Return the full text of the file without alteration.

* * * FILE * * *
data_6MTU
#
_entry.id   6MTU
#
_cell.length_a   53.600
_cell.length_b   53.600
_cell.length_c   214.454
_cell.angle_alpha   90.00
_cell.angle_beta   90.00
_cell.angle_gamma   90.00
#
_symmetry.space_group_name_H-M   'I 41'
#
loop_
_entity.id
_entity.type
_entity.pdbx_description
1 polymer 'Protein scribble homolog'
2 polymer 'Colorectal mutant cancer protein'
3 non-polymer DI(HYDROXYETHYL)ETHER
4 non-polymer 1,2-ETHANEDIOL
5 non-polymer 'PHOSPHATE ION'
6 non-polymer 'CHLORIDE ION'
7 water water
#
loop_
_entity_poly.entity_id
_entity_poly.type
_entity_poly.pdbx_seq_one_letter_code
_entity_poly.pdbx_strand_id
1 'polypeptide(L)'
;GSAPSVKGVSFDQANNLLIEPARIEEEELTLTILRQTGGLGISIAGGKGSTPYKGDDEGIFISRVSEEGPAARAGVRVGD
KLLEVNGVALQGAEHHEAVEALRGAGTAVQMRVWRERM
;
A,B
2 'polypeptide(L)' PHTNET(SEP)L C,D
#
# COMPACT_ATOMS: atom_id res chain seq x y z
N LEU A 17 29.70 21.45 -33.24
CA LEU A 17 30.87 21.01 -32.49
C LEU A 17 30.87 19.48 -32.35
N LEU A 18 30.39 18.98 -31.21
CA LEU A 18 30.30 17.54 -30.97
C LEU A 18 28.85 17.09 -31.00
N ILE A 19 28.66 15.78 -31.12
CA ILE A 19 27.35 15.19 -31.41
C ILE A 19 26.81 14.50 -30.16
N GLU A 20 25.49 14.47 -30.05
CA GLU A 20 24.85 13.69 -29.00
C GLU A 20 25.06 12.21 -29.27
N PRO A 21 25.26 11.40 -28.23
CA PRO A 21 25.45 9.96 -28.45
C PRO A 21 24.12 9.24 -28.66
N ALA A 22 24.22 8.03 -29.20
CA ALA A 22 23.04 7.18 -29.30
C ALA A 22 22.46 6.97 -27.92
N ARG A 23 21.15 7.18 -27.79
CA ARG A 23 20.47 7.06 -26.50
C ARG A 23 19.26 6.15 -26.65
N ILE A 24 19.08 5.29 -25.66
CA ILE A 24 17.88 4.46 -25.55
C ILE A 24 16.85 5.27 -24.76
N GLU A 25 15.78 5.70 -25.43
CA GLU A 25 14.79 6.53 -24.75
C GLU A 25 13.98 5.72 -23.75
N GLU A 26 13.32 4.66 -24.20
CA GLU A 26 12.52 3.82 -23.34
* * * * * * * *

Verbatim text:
data_6MTU
#
_entry.id   6MTU
#
_cell.length_a   53.600
_cell.length_b   53.600
_cell.length_c   214.454
_cell.angle_alpha   90.00
_cell.angle_beta   90.00
_cell.angle_gamma   90.00
#
_symmetry.space_group_name_H-M   'I 41'
#
loop_
_entity.id
_entity.type
_entity.pdbx_description
1 polymer 'Protein scribble homolog'
2 polymer 'Colorectal mutant cancer protein'
3 non-polymer DI(HYDROXYETHYL)ETHER
4 non-polymer 1,2-ETHANEDIOL
5 non-polymer 'PHOSPHATE ION'
6 non-polymer 'CHLORIDE ION'
7 water water
#
loop_
_entity_poly.entity_id
_entity_poly.type
_entity_poly.pdbx_seq_one_letter_code
_entity_poly.pdbx_strand_id
1 'polypeptide(L)'
;GSAPSVKGVSFDQANNLLIEPARIEEEELTLTILRQTGGLGISIAGGKGSTPYKGDDEGIFISRVSEEGPAARAGVRVGD
KLLEVNGVALQGAEHHEAVEALRGAGTAVQMRVWRERM
;
A,B
2 'polypeptide(L)' PHTNET(SEP)L C,D
#
# COMPACT_ATOMS: atom_id res chain seq x y z
N LEU A 17 29.70 21.45 -33.24
CA LEU A 17 30.87 21.01 -32.49
C LEU A 17 30.87 19.48 -32.35
N LEU A 18 30.39 18.98 -31.21
CA LEU A 18 30.30 17.54 -30.97
C LEU A 18 28.85 17.09 -31.00
N ILE A 19 28.66 15.78 -31.12
CA ILE A 19 27.35 15.19 -31.41
C ILE A 19 26.81 14.50 -30.16
N GLU A 20 25.49 14.47 -30.05
CA GLU A 20 24.85 13.69 -29.00
C GLU A 20 25.06 12.21 -29.27
N PRO A 21 25.26 11.40 -28.23
CA PRO A 21 25.45 9.96 -28.45
C PRO A 21 24.12 9.24 -28.66
N ALA A 22 24.22 8.03 -29.20
CA ALA A 22 23.04 7.18 -29.30
C ALA A 22 22.46 6.97 -27.92
N ARG A 23 21.15 7.18 -27.79
CA ARG A 23 20.47 7.06 -26.50
C ARG A 23 19.26 6.15 -26.65
N ILE A 24 19.08 5.29 -25.66
CA ILE A 24 17.88 4.46 -25.55
C ILE A 24 16.85 5.27 -24.76
N GLU A 25 15.78 5.70 -25.43
CA GLU A 25 14.79 6.53 -24.75
C GLU A 25 13.98 5.72 -23.75
N GLU A 26 13.32 4.66 -24.20
CA GLU A 26 12.52 3.82 -23.34